Four-year-old Michael Finder of East Germany is tossed by his father into a net held by residents and firemen across the border in West Berlin. The father, Willy Finder, then prepares to make the jump himself. Pictures taken from the booklet “A City Torn Apart: Building of the Berlin Wall”.
These photographs are taken around the same time the Berlin Wall was being erected. The Soviet occupation zone in Germany (and Berlin) suffered from serious movements of educated individuals from their sectors toward the West throughout the 1950’s. This brain drain encouraged the Soviet Union to begin construction of a “Fascist Protection Wall” that would keep East Germans protected from “Fascism” that the Western Allies had “not eradicated in their sectors “.
Of course, this wall was only really to keep East Germans from emigrating to the West. The wall later became the Berlin Wall. These apartments were along Bernauer Straße (Bernauer Street) in Berlin. A line which saddled the border between East and West Berlin. After the wall was first constructed in 1961, many escape attempts were made through these apartment blocks. So much so, that the Soviets had to brick up the windows and raid the apartments of the people who lived there. They evicted the people living in those apartments. So what we are seeing when these people are jumping from the 4th floor are the people who are making a last ditch attempt at the West before all their (relatively safe) options out of East Berlin were gone for good.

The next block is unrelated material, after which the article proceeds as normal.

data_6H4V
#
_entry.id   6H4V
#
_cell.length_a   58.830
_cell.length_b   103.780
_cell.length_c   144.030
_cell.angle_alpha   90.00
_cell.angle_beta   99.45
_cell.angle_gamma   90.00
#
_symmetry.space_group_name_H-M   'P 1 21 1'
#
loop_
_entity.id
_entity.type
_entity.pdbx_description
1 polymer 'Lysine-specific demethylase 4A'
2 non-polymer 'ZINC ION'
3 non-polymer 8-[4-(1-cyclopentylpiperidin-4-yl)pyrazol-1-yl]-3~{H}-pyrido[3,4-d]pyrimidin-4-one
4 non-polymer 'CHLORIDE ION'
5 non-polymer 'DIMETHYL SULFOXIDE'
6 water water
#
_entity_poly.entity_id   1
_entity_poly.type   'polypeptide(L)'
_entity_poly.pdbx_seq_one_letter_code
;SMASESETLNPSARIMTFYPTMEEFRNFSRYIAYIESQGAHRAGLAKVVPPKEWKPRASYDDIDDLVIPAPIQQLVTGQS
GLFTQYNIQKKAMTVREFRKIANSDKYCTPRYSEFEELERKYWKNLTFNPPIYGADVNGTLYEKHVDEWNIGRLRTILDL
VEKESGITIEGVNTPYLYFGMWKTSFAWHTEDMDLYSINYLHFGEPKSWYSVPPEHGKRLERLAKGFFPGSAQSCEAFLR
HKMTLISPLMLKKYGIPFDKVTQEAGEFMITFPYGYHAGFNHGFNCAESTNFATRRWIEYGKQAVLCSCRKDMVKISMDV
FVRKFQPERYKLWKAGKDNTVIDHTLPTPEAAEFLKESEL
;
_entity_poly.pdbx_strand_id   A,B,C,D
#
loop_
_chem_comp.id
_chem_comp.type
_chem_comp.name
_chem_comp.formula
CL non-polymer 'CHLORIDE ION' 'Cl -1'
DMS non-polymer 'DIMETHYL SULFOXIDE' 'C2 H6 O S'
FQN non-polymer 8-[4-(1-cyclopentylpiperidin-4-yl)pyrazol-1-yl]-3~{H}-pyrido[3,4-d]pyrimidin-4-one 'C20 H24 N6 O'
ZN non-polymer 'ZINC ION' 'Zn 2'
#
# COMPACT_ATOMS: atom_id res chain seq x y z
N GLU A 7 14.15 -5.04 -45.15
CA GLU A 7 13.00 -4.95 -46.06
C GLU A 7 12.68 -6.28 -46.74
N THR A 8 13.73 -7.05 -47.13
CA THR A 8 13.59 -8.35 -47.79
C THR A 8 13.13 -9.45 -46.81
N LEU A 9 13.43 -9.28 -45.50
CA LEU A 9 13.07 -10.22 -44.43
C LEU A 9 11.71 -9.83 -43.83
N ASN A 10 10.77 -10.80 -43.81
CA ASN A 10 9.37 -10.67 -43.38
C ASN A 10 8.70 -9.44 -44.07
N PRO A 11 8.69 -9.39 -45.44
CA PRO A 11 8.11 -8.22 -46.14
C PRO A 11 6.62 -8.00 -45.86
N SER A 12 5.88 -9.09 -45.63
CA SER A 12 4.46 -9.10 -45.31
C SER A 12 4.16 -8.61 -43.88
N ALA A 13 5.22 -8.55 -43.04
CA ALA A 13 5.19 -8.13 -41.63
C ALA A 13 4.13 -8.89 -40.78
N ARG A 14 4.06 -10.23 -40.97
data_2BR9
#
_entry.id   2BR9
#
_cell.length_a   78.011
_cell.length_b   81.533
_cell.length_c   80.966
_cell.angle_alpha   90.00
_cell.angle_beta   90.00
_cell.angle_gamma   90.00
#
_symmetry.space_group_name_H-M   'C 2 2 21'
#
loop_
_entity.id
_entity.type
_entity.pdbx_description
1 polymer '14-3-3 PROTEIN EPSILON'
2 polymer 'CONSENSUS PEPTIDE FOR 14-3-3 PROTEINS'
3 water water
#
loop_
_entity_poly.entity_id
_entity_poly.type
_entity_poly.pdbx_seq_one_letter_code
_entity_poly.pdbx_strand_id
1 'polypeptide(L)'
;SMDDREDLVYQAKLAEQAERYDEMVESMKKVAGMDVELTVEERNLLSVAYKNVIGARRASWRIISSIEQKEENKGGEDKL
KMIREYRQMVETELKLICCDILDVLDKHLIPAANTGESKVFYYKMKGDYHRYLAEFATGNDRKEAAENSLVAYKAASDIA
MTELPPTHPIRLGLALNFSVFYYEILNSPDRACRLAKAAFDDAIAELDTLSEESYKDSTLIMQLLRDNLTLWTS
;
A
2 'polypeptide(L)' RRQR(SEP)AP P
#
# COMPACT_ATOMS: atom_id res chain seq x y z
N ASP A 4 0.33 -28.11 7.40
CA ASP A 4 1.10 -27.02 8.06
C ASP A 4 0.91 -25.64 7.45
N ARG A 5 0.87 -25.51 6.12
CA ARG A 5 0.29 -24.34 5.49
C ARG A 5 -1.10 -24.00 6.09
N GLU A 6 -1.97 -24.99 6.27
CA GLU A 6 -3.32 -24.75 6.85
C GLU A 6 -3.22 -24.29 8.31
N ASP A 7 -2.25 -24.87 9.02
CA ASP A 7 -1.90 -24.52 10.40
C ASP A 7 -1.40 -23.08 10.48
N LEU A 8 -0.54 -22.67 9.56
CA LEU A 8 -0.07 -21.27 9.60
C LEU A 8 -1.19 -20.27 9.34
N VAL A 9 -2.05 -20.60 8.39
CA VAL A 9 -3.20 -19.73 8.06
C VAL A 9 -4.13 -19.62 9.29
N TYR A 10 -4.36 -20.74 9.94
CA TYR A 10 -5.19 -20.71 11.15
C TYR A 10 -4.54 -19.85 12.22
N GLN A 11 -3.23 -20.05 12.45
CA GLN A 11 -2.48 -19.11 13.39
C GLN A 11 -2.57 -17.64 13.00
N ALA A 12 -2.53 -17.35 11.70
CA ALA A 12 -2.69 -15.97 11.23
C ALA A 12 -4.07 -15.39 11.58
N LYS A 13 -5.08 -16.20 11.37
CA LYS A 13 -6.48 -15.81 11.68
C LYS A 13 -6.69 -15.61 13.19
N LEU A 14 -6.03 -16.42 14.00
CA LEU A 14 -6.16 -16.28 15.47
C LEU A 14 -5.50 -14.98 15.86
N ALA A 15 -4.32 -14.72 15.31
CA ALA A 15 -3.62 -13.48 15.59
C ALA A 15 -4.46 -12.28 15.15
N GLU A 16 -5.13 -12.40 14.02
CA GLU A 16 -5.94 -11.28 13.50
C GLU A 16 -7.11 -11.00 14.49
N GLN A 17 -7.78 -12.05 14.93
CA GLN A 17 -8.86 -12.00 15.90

These apartments were later torn down and the Berlin Wall that most of us picture in the news reels, and have chunks of in our museums all over the world, was erected. Between 1945 and 1988, around 4 million East Germans migrated to the West. 3.454 million of them left between 1945 and the construction of the Berlin Wall in 1961. The great majority simply walked across the border or, after 1952, exited through West Berlin. After the border was fortified and the Berlin Wall was constructed, the number of illegal border crossings fell drastically. The numbers fell further as the border defenses were improved over the subsequent decades. In 1961, 8,507 people fled across the border, most of them through West Berlin. The construction of the Berlin Wall that year reduced the number of escapees by 75% to around 2,300 per annum for the rest of the decade. The Wall changed Berlin from being one of the easiest places to cross the border, from the East, to being one of the most difficult.
(Photo credit: The Central Intelligence Agency).